|Bibliography||Kattmann, Christoph: Adaptive situation-based learning of a dribbling behavior in RoboCup. |
University of Stuttgart, Faculty of Computer Science, Electrical Engineering, and Information Technology, Diploma Thesis No. 3298 (2012).
68 pages, english.
|CR-Schema||I.2.3 (Deduction and Theorem Proving)|
I.2.8 (Problem Solving, Control Methods, and Search)
In order to test and rate any algorithm, test problems, called benchmarks, are needed. Sorting algorithms are evaluated using random or in some way presorted datasets to understand their performance in different scenarios. The same has to be done with algorithms in artificial intelligence. For algorithms which try to simulate human thinking in general, the most famous benchmark is the Turing test, in which the system has to fool a user who is asking questions to think the responding unit is in fact human. To date (2011) no system has come close to passing the test consistently. There are however other domains of AI research which can not be as easily tested as the capability of a system or algorithm to respond to questions like a human. These include cooperation, learning and sensor and actor technology. The RoboCup is a yearly competiton where exactly these domains are benchmarked in soccer games between teams from universities from all around the world. The rules of the contest are very close to the official soccer rules stated by the international soccer federation FIFA. Some adaptations are necessary to make participance in the competition affordable and to rid the game of elements which are unnecessary when robots are playing, like a dedicated referee who is present on the field. There are five different leagues with different rules. The university of Stuttgart takes part in the Middle-Size league with non-humanoid robots of a maximum of 50cm in diameter and a height of approx. 1m. They play in teams of five robots each with standard soccer balls on a field which is scaled to a length 18m, but otherwise nearly identical to the standard soccer field outlined by FIFA regulations. The main focus of this competition is on cooperation and planning. Other leagues have other regulations and a different focus. What makes the RoboCup scenario so valuable for research in Artificial Intelligence is its focus on a dynamic environment and incomplete information accessibility, that means the input of the sensors of the robots is never entirely certain. The principles and methods used to compete in the RoboCup are useful in other domains and scenarios. In this thesis an algorithm to adapt behaviour based on the uncertain sensor input is developed and introduced, as well as tested. The input is provided by an omnidirectional camera on top of the robot and by referee events delivered to all of the robots during the game. The output of the algorithm, that means the behaviour of the robot is (in certain bounds) accessible by parameters, which for example control the shooting mechanism. So the whole system can be represented as a control system where the robot is the control process and our algorithm is the controller. Common controller design methods fail here, the special difficulties of this system lie in the incertainty of the input signal and the highly non-deterministic environment. For the design of a controller for this kind of process, new methods and even controller components have to be developed.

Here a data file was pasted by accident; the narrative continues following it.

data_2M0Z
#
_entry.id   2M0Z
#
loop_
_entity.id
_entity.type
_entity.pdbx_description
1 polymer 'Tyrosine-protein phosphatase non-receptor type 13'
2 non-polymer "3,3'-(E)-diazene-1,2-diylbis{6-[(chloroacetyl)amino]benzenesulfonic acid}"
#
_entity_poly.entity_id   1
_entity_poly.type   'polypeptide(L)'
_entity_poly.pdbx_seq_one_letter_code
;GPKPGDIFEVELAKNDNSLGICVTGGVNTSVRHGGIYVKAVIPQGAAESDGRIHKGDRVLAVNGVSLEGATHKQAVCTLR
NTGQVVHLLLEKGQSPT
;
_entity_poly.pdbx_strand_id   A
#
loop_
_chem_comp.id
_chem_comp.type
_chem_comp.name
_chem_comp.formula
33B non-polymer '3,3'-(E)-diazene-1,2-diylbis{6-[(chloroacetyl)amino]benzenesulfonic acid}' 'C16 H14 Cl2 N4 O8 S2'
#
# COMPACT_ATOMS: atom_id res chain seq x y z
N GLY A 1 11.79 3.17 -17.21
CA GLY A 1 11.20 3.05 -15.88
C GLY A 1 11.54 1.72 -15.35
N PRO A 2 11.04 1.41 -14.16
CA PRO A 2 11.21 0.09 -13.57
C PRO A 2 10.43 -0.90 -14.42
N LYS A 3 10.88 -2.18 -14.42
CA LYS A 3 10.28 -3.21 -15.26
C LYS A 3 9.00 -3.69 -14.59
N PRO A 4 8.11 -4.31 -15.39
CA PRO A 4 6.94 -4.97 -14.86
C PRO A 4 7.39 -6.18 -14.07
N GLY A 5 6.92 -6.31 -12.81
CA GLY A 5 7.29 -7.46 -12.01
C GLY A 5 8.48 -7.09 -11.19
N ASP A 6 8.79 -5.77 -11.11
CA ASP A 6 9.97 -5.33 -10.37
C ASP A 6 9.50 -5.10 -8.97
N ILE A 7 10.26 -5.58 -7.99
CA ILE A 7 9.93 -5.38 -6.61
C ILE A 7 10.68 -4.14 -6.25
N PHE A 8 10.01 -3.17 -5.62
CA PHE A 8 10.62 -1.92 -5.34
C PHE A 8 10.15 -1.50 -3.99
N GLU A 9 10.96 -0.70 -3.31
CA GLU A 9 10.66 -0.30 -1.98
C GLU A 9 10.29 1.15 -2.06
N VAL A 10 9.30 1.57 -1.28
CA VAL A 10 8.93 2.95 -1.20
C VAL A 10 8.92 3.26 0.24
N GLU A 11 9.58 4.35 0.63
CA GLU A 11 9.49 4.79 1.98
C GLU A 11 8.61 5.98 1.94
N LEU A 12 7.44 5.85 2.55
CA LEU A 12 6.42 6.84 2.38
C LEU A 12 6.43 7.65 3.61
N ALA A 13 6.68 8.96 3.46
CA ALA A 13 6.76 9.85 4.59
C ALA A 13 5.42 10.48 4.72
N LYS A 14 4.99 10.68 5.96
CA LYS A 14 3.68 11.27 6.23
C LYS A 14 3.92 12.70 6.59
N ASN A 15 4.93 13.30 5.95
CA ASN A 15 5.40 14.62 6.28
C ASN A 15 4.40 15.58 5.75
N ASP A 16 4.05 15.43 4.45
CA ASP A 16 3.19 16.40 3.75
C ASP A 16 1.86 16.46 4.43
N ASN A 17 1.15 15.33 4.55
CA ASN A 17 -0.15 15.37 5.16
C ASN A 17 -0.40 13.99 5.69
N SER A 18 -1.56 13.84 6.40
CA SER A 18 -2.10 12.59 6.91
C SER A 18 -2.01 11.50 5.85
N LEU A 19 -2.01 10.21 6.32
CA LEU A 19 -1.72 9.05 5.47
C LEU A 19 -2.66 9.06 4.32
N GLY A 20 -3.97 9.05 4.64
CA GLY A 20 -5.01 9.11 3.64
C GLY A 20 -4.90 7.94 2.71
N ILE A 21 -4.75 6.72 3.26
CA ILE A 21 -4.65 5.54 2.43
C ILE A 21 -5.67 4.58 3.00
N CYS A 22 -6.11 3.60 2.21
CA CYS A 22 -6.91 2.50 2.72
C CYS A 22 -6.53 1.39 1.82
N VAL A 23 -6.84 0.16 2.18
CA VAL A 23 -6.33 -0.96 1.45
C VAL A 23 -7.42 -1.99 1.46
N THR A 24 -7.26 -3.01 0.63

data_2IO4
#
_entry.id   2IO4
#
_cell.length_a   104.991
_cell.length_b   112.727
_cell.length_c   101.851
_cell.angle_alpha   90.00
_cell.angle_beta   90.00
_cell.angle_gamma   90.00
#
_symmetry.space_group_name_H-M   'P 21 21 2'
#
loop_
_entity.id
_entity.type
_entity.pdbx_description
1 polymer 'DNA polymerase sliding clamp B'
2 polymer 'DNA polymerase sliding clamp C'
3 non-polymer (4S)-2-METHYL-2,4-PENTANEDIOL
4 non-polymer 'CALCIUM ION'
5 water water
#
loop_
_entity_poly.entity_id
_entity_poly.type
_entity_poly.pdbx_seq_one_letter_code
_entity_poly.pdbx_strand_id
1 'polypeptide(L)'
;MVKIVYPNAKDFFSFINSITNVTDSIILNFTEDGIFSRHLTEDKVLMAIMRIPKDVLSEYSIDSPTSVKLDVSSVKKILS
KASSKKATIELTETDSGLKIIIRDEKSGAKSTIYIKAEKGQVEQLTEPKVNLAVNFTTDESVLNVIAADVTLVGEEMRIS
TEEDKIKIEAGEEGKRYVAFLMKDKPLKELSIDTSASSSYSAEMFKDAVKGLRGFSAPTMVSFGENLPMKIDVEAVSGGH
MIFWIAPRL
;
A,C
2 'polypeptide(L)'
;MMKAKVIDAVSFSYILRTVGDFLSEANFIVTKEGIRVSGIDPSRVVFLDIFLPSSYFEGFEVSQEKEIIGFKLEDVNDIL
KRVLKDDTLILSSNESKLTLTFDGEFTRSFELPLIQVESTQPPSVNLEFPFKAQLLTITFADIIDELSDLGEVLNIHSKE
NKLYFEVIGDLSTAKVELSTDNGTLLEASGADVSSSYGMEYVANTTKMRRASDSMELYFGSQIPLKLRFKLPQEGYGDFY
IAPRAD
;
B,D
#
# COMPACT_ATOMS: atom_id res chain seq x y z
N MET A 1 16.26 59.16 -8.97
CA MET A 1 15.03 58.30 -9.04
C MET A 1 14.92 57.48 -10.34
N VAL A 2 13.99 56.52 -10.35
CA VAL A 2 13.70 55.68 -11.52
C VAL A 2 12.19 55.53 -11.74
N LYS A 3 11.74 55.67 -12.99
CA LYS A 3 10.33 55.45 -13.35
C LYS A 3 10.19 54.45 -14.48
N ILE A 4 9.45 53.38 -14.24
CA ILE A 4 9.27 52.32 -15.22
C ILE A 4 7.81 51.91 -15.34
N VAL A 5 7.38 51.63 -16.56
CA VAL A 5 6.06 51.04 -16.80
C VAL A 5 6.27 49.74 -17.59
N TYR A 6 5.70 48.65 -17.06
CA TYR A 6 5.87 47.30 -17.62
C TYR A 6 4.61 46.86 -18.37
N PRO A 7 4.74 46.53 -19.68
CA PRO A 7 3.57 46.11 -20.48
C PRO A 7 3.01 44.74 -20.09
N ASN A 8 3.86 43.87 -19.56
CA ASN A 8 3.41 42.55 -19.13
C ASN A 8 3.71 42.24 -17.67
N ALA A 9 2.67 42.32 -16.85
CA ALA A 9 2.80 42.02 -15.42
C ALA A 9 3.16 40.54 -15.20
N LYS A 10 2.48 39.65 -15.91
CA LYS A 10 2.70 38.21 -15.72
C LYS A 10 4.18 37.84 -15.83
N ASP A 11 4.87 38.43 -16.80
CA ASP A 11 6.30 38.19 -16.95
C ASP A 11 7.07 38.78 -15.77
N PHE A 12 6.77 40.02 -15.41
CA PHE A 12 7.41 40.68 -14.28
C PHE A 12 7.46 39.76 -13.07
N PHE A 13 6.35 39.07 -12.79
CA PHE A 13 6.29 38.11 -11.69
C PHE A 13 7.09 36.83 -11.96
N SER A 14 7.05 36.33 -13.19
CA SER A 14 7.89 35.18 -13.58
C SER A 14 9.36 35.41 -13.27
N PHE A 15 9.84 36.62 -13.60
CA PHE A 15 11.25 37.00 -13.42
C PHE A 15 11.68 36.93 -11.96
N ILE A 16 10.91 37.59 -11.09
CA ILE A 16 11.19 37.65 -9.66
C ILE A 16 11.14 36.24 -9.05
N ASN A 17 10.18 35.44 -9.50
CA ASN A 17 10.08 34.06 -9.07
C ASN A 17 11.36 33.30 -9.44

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|Department(s)||University of Stuttgart, Institute of Parallel and Distributed Systems, Image Understanding|
|Entry date||March 20, 2012|